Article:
The dead were Thomas W. Foley, foreman; Martin F. Giorgi; John Von Rasch; and Raymond St. Pierre.
The two injured were Roy Chapin and Kent Stoel, who would both survive but were scarred for life because of that fateful day.
Tierney said the spot where the fire overtook the engine is still visible to this day.
In researching how fires were fought at that time, Tierney said one major issue was the firetrucks of the time could only pump water when the truck was parked.
In addition, at that time, the forest service and the state fire department, now CAL FIRE but known as the California Department of Forestry at the time, didn’t have radio communications between departments.
“We barely recognized each other,” he said.
Tierney also said back then, the airplanes flew low when dropping materials.
Williams said he saw the wheels of the B-17 hit the top of the pine trees as it was dropping the borate.
Tierney said he was not able to interview the pilot or co-pilot because both of the died the following year in a plane crash while fighting a fire.
Though Tierney said he has done a lot of research on this fire and many more, there is one common thread: “The impacts on the families are horrendous.”
That was echoed by Miles Giorgi, the grandson of Martin Giorgi, who was in attendance at the ceremony.
“This changed the course of the family,” he said.
He added: “It’s an honor to be here.”
The most emotional speech of the day came from Janice Stoel, the widow of Kent Stoel, who survived that day but felt the consequences his entire life. He would go on to complete his education and returned to Mariposa County High School where he retired as the assistant principal.
Janice read a story she wrote about that fateful day, saying the electricity in her house went out because the fire was burning.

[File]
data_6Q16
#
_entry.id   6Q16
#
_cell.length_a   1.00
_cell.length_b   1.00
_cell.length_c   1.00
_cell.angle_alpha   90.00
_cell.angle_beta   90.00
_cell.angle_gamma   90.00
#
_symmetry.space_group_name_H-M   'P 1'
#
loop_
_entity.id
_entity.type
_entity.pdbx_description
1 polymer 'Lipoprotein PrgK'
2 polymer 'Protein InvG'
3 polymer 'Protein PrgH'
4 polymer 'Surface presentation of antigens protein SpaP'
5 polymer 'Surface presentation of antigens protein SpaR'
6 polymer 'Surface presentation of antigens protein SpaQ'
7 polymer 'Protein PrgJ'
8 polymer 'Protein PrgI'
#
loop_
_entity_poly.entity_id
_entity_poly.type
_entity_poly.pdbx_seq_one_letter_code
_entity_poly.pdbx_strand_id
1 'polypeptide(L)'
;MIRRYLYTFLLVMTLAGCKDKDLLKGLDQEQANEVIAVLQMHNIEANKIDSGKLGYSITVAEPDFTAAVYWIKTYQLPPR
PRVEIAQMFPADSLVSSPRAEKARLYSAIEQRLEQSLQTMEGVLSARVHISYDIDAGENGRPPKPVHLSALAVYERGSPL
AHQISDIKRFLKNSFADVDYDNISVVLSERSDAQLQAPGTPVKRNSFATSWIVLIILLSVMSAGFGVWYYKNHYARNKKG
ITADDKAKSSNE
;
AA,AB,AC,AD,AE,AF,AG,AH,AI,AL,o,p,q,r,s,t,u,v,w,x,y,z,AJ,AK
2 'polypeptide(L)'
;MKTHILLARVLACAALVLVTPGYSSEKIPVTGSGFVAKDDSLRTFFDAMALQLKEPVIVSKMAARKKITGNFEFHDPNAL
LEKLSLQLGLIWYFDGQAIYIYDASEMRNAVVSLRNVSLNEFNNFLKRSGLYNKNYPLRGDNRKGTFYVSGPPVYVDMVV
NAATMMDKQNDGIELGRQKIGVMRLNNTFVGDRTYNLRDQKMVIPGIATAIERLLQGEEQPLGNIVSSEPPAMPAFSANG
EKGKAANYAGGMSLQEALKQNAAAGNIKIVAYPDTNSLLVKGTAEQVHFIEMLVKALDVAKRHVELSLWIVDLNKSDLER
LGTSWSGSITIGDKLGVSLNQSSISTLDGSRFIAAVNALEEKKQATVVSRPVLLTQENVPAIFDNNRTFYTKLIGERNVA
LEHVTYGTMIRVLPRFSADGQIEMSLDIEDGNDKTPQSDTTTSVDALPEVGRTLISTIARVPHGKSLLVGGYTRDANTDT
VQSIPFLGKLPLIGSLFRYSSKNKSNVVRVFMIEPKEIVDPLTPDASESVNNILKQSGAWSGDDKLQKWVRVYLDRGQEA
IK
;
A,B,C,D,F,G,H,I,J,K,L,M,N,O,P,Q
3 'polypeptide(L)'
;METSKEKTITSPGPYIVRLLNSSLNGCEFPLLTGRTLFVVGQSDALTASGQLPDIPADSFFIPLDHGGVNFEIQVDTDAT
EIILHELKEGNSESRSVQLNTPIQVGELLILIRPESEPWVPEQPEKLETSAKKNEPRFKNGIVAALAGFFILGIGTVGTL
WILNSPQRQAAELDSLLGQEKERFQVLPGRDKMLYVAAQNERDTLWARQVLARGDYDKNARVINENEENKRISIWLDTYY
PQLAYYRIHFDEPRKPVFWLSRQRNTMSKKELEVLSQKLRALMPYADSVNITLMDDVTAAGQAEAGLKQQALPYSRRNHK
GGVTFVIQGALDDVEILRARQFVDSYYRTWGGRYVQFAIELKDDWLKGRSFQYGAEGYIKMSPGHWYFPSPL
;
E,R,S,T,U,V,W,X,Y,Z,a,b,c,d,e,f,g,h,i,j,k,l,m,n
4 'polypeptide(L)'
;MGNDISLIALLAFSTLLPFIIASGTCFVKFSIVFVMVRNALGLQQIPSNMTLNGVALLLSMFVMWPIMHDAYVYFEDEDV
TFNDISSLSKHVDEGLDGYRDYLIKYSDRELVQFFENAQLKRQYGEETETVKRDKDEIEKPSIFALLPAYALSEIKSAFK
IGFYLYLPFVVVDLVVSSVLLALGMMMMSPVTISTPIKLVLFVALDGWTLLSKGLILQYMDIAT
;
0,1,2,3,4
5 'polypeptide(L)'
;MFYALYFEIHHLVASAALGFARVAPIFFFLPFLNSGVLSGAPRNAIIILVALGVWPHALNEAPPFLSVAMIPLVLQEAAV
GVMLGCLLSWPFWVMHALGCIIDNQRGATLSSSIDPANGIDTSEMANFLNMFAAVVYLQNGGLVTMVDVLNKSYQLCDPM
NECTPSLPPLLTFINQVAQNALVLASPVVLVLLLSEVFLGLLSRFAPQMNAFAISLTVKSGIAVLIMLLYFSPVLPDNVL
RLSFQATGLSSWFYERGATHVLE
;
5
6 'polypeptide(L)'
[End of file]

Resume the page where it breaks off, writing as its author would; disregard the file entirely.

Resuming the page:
She outlined how agonizing the day was, especially when she found out how severely injured her husband was and what he would have to endure. She recalled the skin peeling off of him while he was in the hospital.
“The wives and children of these victims go through a great deal,” she said.
However, Janice also said her husband lived and was able to live a productive life.
“Indeed, God blessed us and continues to bless us to this day,” she said. “We had been given a new life.”
In that life, she said her late husband “enjoyed every moment. We have no regrets.”
Following the ceremony in the firehouse, everyone moved outside to the memorial area.
The American flag was raised by members of the Jerseydale crew of the U.S. Forest Service and then Williams had the honor of unveiling the new monument.
Father Michael Cox of the St. Joseph’s Catholic Church in Mariposa then blessed the monument.
Prior to the blessing, Cox joked that firefighting equipment has changed dramatically over the years but “my tools haven’t changed a lot.”
Once the monument was revealed, the ceremony ended and those in attendance took time to remember those who died and who were injured.
It is now permanently on display at the park in Midpines.